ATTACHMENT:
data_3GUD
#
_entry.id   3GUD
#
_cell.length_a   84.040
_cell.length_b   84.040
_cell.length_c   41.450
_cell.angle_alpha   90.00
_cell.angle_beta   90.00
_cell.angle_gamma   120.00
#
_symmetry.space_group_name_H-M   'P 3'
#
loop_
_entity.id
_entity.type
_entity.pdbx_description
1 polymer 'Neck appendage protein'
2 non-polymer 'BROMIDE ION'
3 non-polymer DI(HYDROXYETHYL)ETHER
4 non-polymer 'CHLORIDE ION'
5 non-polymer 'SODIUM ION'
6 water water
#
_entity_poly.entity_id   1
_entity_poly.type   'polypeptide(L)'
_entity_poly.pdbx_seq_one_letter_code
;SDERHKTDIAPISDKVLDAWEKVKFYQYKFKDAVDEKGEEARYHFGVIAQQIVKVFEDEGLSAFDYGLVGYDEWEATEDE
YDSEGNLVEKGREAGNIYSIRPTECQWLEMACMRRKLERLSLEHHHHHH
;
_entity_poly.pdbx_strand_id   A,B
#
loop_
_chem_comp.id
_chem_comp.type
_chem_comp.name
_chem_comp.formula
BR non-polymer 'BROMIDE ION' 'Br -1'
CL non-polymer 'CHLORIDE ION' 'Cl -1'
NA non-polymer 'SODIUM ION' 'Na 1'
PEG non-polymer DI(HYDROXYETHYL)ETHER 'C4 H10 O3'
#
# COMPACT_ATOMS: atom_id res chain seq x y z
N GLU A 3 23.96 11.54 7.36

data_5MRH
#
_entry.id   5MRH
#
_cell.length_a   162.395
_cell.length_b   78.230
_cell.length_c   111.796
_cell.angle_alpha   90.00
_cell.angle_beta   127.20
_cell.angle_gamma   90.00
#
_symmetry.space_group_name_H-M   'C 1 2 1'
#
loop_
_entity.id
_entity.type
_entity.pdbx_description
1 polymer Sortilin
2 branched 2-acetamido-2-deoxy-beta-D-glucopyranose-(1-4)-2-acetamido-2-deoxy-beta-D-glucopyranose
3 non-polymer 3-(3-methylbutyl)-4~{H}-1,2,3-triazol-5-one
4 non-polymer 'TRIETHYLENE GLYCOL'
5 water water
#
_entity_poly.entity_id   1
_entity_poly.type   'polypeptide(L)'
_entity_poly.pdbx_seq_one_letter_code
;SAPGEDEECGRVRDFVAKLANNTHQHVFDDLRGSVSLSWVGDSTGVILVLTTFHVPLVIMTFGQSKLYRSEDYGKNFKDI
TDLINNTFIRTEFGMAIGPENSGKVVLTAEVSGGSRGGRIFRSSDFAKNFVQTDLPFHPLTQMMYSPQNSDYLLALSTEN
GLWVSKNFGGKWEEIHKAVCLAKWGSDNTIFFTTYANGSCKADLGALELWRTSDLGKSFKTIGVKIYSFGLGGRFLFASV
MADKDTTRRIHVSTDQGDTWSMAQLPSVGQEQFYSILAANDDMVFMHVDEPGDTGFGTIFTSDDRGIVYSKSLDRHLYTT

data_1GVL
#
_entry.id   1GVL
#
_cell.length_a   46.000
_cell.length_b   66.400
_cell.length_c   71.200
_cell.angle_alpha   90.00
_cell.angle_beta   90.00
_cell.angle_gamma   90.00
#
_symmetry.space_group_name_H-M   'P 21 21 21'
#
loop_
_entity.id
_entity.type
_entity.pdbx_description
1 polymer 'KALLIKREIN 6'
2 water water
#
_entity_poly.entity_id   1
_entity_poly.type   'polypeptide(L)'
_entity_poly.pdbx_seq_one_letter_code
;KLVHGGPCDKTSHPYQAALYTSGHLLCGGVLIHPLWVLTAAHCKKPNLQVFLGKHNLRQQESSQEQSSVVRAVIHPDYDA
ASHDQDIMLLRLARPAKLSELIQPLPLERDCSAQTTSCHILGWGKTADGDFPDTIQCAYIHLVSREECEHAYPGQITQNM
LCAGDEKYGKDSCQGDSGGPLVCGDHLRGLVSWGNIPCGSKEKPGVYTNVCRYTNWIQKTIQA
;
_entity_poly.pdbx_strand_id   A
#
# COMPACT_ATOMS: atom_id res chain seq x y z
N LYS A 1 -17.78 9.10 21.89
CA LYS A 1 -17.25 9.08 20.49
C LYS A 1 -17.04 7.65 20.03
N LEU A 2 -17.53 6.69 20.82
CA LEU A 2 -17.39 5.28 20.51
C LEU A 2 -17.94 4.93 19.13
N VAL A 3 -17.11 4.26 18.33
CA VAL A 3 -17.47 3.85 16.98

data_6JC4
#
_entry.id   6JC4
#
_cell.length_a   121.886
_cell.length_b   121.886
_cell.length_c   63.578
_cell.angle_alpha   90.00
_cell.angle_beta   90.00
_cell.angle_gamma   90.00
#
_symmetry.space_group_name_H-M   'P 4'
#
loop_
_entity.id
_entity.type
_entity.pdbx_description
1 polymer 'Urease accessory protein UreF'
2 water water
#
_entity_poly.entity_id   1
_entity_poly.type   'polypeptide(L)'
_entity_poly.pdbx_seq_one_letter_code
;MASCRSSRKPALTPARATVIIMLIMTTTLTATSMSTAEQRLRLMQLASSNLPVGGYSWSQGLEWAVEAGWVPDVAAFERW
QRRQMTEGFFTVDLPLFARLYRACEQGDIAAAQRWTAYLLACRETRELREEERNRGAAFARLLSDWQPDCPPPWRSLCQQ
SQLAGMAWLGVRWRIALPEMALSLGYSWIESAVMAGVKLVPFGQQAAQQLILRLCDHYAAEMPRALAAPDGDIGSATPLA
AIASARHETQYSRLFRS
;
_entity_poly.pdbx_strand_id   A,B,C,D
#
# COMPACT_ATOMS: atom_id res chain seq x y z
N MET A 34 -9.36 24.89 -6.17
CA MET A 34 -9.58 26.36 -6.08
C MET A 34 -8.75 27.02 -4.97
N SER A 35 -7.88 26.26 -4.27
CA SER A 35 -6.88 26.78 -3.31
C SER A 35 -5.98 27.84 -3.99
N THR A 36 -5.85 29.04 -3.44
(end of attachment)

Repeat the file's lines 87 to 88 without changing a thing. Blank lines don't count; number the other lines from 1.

#
loop_